It is clear that such a design of the cryogenic system does not allow uninterrupted, long-term use of the laser and requires that periods of operation of the device be separated by shutdown periods used to refill the expansion tank. Such a mode of operation does not impose restrictions on the use of the PolFEL during its start-up period and the first period of its operation, due to the necessity, already present at this stage, of frequently stopping the device for tuning and optimisation, connecting further components, performing inspections, service operations, etc. However, in the long term, it limits the time of use, and therefore also the research agenda, to only a fraction of the total time available. The limited capacity of the helium liquefaction system, which is entirely dedicated to meeting the needs of the main installation, also limits the possibility of expanding the device, both for possible future expansion of the range of available beams or their parameters, and for conducting independent research on the development of acceleration techniques in parallel to the laser operation.

The proposed purchase and installation of a high-performance helium liquefaction system removes the above inconveniences and limitations, allowing to ultimately increase PolFEL's effective working time (we estimate that the helium liquefaction system will be responsible for more than 50% of the extension of PolFEL's availability achieved by the implementation of phase 1.1; this means a target increase in effective working time of no less than 10%), and thus to increase the number and scope of research activities carried out with its help in all areas defined in the research agenda. The increased capacity of the cryogenic system also makes it possible to build and power new experimental stations, facilitating a wider range of research or even opening up new research areas. In the economic part, the increase in PolFEL's effective operating time results in a proportional increase in the availability of all its research stations, which in turn translates into an increase in the planned revenue from this (by more than 11% of revenue in the economic part in the fifth year of PolFEL's use).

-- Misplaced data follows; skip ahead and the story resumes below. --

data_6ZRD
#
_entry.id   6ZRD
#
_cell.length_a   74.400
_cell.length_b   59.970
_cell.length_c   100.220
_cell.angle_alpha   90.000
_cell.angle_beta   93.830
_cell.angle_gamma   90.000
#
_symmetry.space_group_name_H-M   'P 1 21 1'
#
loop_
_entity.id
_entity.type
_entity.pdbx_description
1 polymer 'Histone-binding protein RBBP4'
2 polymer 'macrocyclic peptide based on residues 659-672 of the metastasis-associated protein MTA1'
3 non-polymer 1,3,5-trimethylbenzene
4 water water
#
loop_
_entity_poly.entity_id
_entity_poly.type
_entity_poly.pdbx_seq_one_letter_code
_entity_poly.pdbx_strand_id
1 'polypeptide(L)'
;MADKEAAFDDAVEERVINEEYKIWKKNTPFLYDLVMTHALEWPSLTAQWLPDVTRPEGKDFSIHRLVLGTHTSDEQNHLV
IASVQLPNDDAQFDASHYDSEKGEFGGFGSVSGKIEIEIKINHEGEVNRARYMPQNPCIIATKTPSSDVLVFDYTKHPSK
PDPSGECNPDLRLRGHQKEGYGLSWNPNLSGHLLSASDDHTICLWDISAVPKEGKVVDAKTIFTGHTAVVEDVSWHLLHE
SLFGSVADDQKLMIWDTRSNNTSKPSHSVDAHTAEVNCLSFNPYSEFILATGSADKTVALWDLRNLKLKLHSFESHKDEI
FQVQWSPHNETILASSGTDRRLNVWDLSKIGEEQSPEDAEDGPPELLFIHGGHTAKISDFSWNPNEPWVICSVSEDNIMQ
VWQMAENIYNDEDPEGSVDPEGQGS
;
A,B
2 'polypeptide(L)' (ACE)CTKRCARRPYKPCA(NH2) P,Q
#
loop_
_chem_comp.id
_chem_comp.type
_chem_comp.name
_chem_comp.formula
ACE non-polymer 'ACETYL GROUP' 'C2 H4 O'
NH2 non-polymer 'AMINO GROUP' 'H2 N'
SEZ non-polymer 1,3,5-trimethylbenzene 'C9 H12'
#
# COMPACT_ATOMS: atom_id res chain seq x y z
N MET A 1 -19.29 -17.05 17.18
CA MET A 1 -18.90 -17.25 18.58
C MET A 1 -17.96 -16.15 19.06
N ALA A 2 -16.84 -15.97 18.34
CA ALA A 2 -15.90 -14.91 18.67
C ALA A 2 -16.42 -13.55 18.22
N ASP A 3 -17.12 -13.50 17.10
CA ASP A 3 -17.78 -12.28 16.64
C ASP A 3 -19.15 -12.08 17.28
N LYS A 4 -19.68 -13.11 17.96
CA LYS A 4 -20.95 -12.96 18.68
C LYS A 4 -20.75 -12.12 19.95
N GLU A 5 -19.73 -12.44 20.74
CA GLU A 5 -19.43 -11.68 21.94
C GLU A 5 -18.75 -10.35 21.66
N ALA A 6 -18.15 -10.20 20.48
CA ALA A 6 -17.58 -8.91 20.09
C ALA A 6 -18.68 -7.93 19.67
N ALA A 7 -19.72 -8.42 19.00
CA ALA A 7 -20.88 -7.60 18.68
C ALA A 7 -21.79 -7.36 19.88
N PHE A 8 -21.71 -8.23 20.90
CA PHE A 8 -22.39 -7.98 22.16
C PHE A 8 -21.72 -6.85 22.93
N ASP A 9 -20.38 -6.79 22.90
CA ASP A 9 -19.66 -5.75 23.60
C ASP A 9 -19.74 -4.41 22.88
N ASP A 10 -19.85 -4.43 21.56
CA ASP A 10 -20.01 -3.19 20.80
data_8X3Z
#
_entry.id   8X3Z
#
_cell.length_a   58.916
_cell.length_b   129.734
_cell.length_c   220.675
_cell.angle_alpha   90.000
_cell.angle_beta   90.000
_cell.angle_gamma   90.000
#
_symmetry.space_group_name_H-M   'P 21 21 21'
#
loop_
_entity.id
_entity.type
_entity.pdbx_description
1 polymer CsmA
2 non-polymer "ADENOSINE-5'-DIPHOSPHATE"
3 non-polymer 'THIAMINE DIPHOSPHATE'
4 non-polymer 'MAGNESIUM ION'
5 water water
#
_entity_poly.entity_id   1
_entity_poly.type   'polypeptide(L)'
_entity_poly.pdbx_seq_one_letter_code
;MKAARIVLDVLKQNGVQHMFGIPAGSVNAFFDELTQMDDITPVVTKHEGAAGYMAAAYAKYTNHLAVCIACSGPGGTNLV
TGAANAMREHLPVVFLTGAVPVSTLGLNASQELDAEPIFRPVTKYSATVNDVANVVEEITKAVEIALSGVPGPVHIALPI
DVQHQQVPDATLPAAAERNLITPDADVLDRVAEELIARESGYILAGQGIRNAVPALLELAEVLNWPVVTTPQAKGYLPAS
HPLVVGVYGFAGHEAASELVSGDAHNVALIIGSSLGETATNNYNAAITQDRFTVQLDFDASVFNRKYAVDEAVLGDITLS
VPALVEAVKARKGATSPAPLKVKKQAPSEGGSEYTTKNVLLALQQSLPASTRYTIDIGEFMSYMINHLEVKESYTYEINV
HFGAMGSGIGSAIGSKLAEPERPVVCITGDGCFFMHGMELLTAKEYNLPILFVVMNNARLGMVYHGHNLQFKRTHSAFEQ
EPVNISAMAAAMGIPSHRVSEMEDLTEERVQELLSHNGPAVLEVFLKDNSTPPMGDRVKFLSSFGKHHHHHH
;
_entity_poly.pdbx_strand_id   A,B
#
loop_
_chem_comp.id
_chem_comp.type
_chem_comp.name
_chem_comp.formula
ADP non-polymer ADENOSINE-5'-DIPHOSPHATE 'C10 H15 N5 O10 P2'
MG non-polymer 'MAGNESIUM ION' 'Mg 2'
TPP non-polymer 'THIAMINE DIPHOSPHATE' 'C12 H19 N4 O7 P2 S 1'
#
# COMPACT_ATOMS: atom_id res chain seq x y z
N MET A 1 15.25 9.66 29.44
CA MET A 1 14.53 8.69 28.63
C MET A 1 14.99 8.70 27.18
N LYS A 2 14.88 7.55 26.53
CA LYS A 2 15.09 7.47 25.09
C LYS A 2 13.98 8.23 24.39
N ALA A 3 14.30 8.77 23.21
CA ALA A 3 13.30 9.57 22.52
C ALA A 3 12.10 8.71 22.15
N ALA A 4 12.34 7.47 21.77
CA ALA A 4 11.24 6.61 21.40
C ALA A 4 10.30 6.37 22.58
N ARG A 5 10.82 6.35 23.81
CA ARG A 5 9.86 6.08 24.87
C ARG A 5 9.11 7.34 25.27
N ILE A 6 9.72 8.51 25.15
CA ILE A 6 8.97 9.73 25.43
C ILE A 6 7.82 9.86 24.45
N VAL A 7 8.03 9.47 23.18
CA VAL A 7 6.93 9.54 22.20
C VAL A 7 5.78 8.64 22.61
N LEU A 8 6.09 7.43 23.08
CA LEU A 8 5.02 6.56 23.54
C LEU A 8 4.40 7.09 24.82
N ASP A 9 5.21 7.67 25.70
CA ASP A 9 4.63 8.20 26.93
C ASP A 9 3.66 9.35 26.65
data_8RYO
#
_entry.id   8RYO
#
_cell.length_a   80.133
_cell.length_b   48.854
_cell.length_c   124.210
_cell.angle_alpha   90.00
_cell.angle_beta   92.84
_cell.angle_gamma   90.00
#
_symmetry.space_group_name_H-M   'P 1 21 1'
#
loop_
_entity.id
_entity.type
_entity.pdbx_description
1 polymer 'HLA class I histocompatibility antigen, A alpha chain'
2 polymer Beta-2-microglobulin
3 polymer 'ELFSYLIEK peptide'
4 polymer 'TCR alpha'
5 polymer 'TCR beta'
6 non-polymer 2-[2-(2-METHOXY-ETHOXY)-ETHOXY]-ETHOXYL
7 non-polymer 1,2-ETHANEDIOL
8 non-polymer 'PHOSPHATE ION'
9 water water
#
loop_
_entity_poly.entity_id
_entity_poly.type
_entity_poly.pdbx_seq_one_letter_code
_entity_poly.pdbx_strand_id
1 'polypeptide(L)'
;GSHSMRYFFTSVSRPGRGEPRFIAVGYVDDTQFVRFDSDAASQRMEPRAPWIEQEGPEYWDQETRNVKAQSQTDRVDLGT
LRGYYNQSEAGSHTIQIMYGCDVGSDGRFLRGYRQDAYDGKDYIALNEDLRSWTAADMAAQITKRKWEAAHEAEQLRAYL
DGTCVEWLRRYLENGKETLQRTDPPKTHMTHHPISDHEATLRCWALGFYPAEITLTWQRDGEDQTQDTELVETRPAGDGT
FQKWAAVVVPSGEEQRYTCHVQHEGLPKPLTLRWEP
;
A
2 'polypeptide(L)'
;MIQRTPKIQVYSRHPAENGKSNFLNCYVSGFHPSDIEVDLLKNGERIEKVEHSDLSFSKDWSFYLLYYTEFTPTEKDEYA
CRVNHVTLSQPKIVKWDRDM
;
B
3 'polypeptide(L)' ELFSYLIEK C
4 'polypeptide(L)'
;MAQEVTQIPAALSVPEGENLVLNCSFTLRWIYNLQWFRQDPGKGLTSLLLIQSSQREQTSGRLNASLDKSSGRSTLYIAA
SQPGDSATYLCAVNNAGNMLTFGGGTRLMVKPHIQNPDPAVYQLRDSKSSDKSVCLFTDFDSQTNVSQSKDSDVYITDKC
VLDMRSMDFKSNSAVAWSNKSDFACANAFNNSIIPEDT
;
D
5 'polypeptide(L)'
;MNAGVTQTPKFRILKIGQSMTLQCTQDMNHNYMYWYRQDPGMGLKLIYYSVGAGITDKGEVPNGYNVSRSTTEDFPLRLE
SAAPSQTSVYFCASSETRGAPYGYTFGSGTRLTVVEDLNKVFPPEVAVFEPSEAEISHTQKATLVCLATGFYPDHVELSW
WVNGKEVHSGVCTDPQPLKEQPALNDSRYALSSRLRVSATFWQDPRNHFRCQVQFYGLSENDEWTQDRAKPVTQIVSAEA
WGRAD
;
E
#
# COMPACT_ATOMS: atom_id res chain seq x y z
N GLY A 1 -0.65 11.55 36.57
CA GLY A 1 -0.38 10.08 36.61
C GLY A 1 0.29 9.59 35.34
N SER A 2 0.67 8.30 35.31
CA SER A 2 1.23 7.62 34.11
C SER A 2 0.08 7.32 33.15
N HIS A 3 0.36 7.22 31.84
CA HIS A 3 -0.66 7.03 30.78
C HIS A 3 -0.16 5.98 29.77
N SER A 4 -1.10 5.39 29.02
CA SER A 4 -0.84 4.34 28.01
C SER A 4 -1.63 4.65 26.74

The increased efficiency of the helium cryogenics system, achieved by installing a new helium liquefaction system, makes it possible to plan the construction and installation of a dedicated test bed for superconducting microwave cryomodules, independent of the main line of the PolFEL laser accelerator. Its construction will greatly facilitate and expand the possibility of carrying out research work in areas 8, 9 and 10, indicated in the application for funding and in the feasibility study of the project. This will be because these studies can be performed without interfering with the accelerator line, as a result of which their preparation time will be significantly shortened, and the effective research time - extended.

One of the main research tasks envisaged for the test bed utilises the International Test Cryomodule, owned by NCBJ and acquired in collaboration with the STFC Daresbury laboratory. Research conducted with it to date has focused on adapting the TESLA structure technology commonly used in superconducting accelerators to accelerate high-current electron beams with a high accelerating field gradient. This research, thanks to the construction of the test bed, will continue. It should be pointed out that the eventual development of the high-current acceleration technology opens the way for future expansion of the PolFEL accelerator to improve its performance (and increase the intensity of photon beams), but also allows planning to extend the use of the electron beam for research in the field of nuclear physics, foreseen for the second phase of the PolFEL project, with an experimental photoproduction station for radioisotopes important in medical diagnostics and therapy, such as 99Mo. In this way, the construction of the station will become one of the elements of the implementation of the priority research direction within the smart specialisation of the Mazowieckie Voivodeship (consistent with KIS No. 1): Solutions enabling diagnostics and internal isotope therapy in cancer and other civilisation diseases.